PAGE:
Under the Radar: U.S. Can Make or Break International Nuclear Monitoring System


I have no doubt that readers of this blog have noticed my more-than-occasional rants about insufficient U.S. funding for multilateral activities and institutions. Global poverty and U.N. peacekeeping are among the areas I’ve pushed for hardest through my ” day job,” but there’s another that’s just as much in need and even less noticed.
The shortfall in U.S. funding for the Comprehensive Test Ban Treaty Organization (CTBTO) threatens to undermine global efforts to monitor nuclear tests, especially in areas where the U.S. lacks access, like China, North Korea, and Iran. It’s one more example of the Bush administration’s unfortunate tendency to cut off its nose to spite its face.
To date, the only coverage of this issue was a short article in the Washington Times. It desperately deserves some more attention.
The brief history is as follows: President Clinton signed the Comprehensive Test Ban Treaty, which prohibits nuclear tests, in 1996. The Senate has never ratified it, but the U.S. has remained a member of the CTBTO, which is charged with implementing the agreement.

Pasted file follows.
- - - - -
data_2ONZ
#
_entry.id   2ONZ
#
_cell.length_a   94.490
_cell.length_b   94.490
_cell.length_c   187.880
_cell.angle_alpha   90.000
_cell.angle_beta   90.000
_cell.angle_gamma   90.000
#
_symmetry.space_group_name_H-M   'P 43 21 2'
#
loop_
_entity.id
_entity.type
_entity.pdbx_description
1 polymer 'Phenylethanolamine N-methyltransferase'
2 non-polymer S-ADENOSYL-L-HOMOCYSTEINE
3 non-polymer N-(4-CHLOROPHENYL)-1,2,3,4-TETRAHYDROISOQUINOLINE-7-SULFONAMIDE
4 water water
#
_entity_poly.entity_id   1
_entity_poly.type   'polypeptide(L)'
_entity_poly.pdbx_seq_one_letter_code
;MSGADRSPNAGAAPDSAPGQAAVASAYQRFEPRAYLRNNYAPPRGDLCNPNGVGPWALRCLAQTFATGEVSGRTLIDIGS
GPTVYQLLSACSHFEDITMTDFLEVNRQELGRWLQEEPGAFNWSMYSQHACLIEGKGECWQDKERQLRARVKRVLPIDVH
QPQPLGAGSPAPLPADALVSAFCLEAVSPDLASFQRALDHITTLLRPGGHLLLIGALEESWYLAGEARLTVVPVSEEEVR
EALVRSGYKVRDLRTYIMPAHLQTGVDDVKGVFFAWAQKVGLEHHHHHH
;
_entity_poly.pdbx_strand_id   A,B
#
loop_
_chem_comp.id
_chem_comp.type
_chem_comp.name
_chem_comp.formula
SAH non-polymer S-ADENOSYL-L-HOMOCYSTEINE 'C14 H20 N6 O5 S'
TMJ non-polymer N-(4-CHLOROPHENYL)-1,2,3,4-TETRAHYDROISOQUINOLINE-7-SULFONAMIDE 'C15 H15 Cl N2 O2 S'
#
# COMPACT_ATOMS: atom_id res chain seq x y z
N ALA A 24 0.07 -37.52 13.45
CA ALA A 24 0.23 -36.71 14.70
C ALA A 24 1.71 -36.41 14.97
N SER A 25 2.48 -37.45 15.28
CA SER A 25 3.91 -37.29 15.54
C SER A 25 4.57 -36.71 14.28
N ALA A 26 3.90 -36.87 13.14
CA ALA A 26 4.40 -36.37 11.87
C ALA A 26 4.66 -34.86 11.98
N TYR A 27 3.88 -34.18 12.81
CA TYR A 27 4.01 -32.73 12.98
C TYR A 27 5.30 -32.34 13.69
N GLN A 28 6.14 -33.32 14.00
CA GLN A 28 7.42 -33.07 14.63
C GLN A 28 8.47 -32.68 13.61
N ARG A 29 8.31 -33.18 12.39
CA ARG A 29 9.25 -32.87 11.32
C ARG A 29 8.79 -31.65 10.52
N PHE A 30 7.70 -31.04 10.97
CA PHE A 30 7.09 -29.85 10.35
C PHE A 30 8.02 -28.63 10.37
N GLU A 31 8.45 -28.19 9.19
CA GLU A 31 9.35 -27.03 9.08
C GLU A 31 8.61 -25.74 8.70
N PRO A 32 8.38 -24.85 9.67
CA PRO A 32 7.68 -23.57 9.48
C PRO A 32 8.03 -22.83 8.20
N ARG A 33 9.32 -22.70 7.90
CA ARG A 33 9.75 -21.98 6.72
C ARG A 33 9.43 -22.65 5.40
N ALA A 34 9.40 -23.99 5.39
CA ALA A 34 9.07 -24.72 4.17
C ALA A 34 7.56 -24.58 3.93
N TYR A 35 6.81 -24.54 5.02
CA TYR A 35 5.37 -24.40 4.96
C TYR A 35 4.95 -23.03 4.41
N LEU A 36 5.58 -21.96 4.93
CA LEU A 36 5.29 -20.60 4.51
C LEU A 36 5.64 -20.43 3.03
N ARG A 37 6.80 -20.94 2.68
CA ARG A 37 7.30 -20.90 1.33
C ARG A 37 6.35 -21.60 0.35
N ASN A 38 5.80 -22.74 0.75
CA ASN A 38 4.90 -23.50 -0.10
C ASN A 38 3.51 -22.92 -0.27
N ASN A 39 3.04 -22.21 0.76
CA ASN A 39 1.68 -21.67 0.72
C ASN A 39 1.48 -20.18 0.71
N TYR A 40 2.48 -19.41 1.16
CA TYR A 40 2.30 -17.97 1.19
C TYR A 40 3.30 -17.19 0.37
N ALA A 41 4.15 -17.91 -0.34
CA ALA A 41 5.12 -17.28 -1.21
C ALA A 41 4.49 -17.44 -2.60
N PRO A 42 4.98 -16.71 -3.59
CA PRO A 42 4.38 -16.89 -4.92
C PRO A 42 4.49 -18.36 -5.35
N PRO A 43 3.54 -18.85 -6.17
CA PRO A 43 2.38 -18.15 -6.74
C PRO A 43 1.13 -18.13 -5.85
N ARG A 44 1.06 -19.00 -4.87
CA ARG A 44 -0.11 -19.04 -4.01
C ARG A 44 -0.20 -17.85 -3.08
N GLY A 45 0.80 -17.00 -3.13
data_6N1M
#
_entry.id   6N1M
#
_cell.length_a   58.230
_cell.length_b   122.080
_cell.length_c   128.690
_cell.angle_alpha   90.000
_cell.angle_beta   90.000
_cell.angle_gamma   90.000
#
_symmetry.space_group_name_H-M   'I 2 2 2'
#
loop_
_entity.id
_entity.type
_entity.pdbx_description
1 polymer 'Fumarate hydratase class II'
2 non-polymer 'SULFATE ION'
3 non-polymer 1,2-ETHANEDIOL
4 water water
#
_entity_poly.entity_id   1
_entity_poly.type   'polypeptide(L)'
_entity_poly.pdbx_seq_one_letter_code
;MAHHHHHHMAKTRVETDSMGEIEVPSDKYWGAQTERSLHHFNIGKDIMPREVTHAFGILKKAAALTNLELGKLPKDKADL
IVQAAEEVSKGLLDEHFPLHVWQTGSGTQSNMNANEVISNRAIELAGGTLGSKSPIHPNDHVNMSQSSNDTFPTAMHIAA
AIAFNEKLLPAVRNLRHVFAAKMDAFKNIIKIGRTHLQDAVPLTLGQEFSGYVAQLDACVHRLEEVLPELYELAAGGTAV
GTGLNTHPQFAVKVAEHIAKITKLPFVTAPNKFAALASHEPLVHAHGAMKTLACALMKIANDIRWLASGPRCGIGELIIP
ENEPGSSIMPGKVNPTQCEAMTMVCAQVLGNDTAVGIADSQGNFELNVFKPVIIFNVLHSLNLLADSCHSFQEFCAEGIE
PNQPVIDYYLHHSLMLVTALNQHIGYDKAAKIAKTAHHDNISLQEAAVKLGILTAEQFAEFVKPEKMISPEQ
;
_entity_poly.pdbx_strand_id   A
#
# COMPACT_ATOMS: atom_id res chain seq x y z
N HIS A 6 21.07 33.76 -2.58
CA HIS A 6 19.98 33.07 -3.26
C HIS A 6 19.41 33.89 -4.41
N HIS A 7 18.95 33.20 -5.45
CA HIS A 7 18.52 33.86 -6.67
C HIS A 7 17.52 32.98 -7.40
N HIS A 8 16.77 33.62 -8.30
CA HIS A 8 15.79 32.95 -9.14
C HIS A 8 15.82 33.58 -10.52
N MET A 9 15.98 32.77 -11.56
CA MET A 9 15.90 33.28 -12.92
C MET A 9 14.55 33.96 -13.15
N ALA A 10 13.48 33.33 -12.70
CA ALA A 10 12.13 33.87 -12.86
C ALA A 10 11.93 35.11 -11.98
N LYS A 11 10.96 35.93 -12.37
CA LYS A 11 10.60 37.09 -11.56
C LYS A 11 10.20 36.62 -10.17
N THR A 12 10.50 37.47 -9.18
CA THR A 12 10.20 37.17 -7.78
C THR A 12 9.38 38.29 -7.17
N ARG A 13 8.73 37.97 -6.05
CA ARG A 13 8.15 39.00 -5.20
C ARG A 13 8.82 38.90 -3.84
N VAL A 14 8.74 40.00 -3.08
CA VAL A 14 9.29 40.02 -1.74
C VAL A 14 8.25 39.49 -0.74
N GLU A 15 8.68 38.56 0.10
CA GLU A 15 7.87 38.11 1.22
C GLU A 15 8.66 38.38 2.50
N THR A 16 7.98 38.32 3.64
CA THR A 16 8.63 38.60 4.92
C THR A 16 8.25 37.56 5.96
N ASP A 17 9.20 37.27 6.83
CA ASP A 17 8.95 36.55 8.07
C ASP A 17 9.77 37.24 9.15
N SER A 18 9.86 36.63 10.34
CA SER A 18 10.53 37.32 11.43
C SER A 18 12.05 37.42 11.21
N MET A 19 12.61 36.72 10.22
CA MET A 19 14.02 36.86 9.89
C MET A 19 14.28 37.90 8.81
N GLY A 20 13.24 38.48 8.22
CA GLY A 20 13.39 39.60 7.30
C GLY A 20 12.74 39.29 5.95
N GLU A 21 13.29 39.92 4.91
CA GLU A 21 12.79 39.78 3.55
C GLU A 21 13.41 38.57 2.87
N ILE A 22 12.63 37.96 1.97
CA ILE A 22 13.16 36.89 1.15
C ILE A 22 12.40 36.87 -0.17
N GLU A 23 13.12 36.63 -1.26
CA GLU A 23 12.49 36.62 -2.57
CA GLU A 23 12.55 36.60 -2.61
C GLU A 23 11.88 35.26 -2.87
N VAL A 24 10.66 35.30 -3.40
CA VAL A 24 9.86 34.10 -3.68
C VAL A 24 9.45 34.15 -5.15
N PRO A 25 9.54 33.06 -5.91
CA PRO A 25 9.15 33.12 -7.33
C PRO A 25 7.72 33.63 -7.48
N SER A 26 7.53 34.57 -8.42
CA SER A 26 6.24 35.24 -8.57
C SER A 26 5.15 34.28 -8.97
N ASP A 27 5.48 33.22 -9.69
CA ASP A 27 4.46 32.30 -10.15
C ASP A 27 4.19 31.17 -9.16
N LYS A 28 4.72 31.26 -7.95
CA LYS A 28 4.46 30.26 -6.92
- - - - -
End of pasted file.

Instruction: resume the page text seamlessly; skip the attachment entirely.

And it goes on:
To do that, the CTBTO has begun construction of an international monitoring system to detect nuclear tests. For example, it was the CTBTO system that confirmed that North Korea’s missile test last October was nuclear.
The administration rejects the CTBT and is split over funding for the CTBTO. It has never requested funding from Congress, and last year, the U.S. lost its voting rights in the Organization.
Without U.S. funds, which make up roughly a quarter of the CTBTO budget, the monitoring system won’t be completed. Stations planned in strategically important locations – locations near China, Iran, and North Korea, where the U.S. has no nuclear “eyes and ears” of its own – won’t be built.
And it would cripple one of the most critical nonproliferation tools available to the international community.
If the new leadership at State is really looking to heal some wounds with the international community, this is low-hanging fruit. Besides, do we really need fewer non-military tools to contain the proliferation of nuclear weapons?
Congress needs to right this wrong, pronto.
— Scott Paul
Note: In a previous post, I noted that the DNC endorsed the ONE Vote ’08 Campaign and urged the RNC to do the same. I have since been informed that the DNC and RNC have both endorsed the ONE Vote ’08 platform. Congratulations to both.


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